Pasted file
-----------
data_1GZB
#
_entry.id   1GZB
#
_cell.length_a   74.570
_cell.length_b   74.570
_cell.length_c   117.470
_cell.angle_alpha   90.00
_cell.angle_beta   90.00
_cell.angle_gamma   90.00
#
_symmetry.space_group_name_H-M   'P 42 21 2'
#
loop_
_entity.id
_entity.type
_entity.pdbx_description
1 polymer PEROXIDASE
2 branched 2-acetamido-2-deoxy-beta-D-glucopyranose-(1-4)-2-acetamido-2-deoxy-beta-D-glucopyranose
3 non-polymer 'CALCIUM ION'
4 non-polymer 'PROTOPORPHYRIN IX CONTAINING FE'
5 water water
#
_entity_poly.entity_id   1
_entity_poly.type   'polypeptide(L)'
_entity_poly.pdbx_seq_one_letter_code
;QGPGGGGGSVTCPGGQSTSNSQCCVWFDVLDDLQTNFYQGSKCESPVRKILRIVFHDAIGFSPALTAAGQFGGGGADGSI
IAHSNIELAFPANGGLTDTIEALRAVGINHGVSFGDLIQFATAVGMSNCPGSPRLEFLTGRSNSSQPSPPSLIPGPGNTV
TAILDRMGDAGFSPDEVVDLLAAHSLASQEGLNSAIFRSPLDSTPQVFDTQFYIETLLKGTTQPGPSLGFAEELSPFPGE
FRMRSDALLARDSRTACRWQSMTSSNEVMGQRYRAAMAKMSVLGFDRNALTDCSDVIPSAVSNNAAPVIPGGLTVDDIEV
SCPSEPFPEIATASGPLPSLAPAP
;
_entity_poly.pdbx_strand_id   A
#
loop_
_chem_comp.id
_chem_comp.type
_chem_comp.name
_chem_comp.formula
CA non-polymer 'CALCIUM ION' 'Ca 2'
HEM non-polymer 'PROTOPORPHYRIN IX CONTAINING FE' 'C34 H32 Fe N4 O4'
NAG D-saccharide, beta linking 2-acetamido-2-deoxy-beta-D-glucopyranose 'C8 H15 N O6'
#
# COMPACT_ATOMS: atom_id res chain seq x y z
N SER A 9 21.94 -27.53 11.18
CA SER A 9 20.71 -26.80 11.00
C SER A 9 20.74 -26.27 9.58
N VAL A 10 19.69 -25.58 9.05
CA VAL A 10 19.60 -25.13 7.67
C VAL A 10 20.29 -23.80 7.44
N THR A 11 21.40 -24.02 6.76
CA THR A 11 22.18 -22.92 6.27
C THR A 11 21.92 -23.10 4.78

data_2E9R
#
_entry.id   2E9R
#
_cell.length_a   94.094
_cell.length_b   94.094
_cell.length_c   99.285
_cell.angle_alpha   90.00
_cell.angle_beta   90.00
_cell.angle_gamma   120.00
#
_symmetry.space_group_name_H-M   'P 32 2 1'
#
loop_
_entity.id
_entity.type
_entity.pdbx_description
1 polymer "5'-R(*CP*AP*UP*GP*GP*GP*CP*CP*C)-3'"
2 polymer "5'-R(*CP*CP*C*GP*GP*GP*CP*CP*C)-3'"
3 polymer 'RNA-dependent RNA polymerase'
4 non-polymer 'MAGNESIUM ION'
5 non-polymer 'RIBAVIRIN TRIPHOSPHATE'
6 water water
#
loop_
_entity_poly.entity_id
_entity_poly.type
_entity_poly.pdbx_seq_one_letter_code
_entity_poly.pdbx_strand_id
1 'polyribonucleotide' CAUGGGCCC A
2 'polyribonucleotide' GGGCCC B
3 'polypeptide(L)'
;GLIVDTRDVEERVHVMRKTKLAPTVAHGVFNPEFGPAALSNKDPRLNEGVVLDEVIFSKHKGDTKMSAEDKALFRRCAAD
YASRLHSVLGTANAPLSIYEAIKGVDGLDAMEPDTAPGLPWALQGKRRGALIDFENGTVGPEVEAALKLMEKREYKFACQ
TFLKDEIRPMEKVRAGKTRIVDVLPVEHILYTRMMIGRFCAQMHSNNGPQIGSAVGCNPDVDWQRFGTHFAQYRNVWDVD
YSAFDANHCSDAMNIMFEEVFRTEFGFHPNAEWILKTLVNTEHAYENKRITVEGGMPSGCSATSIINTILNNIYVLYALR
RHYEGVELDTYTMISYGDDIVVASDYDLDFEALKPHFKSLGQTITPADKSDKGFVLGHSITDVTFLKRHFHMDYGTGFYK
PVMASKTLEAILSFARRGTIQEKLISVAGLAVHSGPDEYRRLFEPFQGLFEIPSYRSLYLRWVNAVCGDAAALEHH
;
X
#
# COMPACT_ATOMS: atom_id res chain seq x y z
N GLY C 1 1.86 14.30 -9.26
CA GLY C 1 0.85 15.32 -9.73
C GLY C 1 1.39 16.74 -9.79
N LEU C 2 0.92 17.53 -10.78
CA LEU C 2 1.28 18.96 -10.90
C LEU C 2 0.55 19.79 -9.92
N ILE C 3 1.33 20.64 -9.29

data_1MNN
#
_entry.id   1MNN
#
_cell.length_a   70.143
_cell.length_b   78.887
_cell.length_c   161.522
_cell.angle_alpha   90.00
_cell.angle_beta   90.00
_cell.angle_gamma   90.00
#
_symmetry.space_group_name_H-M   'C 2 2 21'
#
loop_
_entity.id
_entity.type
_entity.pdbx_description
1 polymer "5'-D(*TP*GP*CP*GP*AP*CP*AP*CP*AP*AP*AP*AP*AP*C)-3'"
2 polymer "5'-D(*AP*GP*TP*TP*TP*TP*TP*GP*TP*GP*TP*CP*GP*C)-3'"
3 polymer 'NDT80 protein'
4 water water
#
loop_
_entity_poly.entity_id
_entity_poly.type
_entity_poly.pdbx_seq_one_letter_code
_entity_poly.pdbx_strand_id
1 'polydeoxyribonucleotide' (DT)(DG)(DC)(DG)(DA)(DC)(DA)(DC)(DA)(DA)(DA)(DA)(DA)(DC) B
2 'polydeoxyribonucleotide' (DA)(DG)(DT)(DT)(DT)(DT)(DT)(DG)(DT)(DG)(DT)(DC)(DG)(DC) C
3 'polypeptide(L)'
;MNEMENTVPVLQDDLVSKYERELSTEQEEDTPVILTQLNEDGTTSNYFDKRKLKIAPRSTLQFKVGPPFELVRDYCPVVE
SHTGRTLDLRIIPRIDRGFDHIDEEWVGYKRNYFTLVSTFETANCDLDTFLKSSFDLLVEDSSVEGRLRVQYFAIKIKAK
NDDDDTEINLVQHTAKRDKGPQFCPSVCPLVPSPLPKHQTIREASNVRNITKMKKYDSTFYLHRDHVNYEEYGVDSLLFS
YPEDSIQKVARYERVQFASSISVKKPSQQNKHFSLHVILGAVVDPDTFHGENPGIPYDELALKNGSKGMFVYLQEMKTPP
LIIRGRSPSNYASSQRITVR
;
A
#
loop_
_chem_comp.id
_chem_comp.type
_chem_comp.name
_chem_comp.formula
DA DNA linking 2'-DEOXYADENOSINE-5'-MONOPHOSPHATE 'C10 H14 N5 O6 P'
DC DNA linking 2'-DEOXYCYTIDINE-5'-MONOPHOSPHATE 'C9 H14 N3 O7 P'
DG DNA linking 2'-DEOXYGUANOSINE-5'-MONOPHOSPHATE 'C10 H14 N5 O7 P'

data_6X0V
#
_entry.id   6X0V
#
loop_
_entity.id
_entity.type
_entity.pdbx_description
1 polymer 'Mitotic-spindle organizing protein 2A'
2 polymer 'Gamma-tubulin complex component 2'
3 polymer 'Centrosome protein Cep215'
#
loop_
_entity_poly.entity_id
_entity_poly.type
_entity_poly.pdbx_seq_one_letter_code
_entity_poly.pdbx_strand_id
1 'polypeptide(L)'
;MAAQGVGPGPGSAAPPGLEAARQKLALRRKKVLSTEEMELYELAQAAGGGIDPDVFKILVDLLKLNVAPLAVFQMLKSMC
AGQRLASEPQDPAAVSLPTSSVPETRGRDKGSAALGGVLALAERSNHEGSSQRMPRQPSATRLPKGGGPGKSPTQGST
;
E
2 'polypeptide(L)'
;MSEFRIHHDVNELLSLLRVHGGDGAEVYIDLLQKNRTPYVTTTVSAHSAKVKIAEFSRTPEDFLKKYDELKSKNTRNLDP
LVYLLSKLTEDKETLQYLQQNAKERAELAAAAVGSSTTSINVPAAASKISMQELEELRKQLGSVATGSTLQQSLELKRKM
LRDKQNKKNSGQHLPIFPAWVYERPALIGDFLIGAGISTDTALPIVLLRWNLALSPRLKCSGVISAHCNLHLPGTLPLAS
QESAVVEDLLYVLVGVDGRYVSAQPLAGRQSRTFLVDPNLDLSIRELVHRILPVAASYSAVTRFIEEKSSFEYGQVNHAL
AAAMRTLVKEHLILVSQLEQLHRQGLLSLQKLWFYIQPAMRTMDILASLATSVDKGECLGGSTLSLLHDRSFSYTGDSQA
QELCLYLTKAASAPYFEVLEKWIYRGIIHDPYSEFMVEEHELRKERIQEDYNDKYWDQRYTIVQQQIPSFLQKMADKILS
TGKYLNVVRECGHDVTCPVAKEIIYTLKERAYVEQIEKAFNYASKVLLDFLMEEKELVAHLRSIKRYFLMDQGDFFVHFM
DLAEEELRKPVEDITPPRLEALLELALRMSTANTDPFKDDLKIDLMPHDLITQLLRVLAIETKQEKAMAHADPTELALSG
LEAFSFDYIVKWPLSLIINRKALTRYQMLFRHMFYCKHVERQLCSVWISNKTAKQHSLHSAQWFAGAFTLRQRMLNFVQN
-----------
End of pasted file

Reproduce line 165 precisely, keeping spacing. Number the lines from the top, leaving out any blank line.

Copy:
_entity_poly.pdbx_strand_id